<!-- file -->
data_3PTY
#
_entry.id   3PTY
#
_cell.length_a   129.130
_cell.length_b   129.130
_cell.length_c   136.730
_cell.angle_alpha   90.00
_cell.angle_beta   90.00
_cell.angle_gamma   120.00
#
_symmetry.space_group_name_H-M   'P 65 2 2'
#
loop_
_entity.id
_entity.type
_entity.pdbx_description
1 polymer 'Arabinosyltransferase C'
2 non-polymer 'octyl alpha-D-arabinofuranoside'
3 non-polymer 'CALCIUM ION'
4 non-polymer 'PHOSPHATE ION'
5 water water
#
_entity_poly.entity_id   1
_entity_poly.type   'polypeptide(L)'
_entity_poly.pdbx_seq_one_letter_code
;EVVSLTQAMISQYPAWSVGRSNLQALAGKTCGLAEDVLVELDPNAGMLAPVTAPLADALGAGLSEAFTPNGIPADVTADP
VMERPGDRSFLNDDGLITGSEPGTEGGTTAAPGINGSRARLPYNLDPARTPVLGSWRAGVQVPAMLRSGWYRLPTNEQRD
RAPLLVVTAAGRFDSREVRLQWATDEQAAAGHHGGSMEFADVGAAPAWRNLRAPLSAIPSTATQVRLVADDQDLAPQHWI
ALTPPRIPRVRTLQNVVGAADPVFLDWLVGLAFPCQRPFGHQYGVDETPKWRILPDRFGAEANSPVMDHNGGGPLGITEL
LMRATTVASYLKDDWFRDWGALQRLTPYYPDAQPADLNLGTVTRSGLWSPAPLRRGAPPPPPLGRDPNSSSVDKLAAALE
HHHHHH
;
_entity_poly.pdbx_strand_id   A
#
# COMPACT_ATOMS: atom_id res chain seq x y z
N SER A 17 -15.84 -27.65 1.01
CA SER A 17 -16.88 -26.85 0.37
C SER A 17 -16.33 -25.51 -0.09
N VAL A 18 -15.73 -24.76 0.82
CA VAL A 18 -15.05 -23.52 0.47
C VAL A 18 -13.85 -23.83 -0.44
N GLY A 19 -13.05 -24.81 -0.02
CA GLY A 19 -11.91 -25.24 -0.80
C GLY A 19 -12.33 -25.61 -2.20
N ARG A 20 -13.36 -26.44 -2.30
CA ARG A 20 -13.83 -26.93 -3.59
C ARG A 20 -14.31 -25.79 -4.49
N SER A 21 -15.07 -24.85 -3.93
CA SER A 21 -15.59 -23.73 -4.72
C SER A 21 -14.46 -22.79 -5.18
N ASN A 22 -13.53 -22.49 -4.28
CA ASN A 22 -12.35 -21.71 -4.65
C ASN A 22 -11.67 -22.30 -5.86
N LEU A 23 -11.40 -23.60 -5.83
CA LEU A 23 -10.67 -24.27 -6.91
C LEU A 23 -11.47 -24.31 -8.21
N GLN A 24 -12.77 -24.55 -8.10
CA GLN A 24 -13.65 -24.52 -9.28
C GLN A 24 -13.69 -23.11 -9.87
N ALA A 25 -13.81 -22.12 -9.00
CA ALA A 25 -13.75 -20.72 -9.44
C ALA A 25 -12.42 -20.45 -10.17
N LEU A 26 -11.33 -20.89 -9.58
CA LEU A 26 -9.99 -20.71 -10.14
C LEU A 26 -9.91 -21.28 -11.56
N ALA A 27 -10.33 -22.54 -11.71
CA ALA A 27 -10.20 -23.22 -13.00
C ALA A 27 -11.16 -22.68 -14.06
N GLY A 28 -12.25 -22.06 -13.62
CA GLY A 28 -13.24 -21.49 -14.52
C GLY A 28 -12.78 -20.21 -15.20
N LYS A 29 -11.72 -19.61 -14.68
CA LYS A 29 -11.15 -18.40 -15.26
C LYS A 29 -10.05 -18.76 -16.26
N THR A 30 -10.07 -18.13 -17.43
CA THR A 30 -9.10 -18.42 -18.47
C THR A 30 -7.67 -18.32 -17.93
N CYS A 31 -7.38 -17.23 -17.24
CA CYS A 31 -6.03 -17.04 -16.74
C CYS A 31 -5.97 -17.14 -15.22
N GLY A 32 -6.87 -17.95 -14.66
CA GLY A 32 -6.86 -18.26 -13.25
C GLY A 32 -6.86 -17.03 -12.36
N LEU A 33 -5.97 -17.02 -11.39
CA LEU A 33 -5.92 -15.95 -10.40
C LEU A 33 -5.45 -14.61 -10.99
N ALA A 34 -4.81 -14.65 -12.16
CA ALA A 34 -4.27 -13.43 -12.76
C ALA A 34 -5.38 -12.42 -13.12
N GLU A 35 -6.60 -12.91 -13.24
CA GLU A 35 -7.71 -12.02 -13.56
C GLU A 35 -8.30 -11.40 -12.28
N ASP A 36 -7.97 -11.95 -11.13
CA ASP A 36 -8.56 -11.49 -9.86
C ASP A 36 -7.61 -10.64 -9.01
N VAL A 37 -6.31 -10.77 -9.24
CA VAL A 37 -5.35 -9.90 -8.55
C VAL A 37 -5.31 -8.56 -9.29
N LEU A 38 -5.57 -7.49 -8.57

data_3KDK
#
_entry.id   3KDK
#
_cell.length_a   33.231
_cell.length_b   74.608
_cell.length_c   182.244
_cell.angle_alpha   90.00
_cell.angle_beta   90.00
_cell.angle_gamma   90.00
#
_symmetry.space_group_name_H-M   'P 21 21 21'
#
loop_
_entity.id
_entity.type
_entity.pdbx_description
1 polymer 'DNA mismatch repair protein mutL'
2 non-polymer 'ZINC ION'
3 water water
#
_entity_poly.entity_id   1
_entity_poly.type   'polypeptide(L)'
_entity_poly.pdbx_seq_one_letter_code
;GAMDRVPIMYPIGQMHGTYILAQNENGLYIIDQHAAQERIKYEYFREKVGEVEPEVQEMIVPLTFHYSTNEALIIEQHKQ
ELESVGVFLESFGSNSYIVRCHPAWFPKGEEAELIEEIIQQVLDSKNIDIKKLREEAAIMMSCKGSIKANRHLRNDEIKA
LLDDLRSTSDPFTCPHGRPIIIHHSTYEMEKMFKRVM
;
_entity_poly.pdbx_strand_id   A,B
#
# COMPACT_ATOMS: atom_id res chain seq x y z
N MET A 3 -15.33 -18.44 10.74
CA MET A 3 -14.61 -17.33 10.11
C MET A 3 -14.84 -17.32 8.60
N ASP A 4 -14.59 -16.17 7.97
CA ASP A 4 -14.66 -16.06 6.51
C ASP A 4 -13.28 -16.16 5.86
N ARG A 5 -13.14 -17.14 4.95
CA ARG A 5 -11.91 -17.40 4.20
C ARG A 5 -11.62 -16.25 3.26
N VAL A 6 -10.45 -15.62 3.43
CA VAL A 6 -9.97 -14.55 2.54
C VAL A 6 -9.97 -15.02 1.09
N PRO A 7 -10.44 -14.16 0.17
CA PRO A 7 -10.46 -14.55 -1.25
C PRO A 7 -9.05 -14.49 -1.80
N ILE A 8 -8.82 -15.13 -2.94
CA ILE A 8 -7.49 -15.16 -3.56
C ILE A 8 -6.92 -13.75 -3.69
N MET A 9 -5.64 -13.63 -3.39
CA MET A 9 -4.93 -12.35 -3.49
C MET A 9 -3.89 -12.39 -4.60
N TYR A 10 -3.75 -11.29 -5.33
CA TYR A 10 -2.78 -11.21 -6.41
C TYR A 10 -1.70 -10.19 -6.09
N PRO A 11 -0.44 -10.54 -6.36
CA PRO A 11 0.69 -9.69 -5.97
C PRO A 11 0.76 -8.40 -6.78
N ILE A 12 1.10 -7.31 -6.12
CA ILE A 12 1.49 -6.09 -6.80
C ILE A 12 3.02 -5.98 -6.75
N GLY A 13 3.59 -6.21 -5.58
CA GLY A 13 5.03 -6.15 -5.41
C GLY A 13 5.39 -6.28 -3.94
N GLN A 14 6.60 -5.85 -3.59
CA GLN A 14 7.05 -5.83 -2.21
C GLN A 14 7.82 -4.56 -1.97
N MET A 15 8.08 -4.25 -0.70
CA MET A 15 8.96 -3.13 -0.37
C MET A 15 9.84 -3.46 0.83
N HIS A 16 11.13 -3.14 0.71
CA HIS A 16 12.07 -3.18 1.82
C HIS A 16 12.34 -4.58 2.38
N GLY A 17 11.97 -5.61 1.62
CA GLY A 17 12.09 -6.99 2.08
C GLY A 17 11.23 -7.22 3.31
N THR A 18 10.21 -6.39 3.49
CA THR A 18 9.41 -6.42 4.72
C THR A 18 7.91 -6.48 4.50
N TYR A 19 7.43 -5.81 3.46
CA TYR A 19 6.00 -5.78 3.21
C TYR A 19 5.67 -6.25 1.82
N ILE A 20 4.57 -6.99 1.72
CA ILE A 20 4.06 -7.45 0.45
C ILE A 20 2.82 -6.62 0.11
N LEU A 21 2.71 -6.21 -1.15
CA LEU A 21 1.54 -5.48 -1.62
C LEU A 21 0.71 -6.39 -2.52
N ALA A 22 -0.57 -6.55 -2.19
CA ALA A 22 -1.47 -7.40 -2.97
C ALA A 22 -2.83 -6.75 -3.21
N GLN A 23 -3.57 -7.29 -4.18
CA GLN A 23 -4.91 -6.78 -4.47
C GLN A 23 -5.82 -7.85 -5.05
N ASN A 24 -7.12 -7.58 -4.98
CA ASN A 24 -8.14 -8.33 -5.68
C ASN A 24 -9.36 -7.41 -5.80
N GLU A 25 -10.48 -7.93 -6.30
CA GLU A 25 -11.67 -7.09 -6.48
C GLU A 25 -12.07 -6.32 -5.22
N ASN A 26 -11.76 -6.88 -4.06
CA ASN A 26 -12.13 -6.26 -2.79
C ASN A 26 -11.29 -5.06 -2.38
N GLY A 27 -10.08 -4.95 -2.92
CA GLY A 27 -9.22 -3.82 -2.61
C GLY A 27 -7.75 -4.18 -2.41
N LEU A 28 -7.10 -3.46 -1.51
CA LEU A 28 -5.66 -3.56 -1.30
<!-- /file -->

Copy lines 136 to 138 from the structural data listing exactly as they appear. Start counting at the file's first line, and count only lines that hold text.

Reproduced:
CA ASP A 4 -14.66 -16.06 6.51
C ASP A 4 -13.28 -16.16 5.86
N ARG A 5 -13.14 -17.14 4.95